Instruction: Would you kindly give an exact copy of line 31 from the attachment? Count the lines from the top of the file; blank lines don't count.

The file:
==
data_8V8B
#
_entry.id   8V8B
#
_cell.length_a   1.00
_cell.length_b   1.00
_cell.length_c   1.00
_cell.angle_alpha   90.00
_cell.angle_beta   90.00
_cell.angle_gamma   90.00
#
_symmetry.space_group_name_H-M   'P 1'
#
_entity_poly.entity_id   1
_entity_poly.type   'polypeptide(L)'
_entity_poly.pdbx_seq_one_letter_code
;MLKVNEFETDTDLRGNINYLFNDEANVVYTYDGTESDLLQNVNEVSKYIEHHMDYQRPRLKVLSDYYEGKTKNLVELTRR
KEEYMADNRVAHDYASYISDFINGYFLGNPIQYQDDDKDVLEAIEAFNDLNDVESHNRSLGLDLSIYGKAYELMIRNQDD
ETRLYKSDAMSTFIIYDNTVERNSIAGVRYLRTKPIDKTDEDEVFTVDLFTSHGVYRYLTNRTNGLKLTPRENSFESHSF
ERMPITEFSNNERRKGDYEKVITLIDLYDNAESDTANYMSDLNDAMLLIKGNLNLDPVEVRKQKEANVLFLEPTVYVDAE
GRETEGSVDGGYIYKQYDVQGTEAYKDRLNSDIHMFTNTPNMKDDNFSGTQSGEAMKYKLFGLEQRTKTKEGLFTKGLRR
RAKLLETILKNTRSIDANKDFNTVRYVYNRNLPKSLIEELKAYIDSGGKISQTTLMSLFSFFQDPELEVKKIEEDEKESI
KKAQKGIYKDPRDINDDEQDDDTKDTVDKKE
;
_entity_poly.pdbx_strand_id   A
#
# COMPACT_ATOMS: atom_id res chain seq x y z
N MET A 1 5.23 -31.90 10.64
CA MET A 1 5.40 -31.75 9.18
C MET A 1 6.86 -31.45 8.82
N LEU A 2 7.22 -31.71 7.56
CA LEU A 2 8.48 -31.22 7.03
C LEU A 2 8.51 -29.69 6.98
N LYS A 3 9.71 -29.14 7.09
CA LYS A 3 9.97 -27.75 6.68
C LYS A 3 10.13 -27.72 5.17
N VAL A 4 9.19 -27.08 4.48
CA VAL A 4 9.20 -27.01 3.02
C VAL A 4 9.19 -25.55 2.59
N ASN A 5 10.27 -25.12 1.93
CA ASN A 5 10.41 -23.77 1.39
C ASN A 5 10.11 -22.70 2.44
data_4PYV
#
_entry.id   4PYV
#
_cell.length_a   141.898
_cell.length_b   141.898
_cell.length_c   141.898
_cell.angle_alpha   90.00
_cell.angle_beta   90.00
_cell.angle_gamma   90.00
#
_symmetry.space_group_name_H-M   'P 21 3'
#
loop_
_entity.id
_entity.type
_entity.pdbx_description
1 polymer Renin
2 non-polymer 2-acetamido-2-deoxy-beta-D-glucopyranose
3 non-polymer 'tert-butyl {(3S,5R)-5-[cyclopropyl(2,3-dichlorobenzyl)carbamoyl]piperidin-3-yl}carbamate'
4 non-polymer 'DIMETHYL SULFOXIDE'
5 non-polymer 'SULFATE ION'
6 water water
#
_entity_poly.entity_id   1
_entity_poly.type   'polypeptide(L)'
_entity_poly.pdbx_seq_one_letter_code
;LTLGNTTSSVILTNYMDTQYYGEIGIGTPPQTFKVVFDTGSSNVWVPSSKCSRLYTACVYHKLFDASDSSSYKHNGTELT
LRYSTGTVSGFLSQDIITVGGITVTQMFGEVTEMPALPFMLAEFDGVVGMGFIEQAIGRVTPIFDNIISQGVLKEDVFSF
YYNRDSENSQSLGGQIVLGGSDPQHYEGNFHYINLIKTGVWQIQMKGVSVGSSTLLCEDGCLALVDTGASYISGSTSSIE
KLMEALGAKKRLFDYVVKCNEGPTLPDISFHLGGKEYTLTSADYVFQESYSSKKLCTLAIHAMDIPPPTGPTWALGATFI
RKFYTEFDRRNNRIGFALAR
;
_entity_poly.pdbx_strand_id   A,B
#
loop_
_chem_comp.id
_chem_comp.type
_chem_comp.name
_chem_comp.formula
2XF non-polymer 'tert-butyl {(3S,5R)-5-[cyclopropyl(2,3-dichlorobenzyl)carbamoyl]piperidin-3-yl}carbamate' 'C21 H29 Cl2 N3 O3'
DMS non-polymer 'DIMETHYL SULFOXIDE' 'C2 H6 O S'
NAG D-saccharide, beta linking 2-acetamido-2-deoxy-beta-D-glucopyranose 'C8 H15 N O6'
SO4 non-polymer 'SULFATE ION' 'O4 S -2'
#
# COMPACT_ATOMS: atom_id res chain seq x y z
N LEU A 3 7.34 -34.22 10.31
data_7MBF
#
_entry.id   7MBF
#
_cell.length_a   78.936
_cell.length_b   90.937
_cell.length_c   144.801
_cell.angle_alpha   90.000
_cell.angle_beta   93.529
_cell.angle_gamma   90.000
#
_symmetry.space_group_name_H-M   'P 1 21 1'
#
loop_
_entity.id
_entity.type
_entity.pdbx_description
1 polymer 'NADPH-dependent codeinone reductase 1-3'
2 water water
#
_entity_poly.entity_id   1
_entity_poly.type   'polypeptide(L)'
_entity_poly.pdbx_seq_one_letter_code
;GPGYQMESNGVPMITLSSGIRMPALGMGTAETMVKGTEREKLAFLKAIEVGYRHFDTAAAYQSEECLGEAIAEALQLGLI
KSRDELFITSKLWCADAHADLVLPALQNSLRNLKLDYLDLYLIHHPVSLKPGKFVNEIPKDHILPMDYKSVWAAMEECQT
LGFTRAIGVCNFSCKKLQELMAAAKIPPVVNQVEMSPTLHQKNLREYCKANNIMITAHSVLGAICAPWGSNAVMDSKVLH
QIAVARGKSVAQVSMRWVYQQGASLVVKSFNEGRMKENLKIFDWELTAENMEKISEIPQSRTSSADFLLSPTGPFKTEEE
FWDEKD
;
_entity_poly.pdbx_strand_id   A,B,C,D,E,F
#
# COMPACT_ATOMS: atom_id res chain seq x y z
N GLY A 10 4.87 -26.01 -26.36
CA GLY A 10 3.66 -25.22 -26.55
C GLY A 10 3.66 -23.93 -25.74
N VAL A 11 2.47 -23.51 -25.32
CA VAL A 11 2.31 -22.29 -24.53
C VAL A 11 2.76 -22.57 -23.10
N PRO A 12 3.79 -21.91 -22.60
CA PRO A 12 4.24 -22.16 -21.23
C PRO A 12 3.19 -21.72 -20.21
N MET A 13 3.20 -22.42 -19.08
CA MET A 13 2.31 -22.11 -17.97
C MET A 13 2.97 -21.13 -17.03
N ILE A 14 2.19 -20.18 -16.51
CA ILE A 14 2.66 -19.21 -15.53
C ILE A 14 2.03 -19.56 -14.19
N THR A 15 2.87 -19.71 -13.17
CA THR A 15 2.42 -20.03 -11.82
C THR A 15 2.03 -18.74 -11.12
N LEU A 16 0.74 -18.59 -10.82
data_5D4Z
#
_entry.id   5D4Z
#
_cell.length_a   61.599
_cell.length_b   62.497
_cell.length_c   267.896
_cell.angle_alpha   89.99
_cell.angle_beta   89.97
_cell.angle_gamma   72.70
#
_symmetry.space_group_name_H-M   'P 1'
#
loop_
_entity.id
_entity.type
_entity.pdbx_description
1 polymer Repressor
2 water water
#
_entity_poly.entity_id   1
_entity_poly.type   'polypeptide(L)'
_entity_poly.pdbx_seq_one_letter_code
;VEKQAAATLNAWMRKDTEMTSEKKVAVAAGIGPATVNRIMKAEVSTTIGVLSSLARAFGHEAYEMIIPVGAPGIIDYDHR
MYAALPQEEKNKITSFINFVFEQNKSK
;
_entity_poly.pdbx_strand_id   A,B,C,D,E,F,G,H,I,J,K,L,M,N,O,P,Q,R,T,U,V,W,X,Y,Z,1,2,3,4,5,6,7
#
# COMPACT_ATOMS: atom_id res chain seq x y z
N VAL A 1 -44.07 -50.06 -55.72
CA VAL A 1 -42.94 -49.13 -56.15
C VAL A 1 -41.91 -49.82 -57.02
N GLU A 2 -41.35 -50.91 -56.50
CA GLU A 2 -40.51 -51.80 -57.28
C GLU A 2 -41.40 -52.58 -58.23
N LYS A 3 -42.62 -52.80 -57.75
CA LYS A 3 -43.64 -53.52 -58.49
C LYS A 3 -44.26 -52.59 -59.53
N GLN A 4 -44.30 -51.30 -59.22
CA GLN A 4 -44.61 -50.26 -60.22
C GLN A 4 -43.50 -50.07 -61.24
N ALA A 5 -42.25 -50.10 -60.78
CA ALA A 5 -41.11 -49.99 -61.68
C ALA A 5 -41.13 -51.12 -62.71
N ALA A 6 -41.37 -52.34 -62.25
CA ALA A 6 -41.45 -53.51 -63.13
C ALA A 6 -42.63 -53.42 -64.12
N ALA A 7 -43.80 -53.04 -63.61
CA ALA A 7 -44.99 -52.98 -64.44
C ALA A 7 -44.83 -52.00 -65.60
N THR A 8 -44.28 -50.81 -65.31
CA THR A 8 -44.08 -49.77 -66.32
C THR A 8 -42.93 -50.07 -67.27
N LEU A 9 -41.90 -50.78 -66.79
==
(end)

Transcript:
N LEU A 2 7.22 -31.71 7.56